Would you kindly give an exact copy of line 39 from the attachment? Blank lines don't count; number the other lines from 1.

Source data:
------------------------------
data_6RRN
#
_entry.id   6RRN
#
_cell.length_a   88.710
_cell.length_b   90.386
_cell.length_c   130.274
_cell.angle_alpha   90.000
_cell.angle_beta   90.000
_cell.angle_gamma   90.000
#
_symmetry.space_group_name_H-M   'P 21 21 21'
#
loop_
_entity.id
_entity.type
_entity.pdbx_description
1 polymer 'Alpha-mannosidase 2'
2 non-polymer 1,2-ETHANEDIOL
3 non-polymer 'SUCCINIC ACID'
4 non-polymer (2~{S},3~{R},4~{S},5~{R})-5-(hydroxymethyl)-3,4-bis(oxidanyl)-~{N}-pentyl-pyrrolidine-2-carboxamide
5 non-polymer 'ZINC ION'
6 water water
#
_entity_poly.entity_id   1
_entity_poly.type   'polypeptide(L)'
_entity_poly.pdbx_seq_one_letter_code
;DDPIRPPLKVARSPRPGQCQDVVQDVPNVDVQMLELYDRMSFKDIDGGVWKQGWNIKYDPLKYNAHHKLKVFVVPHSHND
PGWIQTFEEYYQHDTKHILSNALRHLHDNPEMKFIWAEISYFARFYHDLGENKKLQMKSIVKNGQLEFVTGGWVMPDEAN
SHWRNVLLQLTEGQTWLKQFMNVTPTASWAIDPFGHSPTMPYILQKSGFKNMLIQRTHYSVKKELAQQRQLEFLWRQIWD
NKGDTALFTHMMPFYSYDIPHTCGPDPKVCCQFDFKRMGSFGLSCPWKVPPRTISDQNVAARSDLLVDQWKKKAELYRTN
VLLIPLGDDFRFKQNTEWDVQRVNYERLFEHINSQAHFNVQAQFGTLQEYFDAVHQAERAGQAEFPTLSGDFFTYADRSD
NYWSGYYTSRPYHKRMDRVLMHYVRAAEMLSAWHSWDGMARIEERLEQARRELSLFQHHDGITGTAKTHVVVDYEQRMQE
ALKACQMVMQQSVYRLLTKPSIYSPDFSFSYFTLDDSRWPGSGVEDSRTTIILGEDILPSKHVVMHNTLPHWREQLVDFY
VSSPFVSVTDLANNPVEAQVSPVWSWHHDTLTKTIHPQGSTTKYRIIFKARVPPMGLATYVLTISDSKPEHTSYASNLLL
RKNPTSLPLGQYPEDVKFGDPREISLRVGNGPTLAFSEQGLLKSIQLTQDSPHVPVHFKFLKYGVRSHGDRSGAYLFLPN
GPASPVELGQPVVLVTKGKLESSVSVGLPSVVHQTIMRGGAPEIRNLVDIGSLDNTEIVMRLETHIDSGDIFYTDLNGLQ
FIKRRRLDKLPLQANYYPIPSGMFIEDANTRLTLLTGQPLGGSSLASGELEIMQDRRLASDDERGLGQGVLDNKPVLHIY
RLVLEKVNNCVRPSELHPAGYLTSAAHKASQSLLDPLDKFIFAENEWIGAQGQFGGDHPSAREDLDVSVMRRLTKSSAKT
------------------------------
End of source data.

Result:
RLVLEKVNNCVRPSELHPAGYLTSAAHKASQSLLDPLDKFIFAENEWIGAQGQFGGDHPSAREDLDVSVMRRLTKSSAKT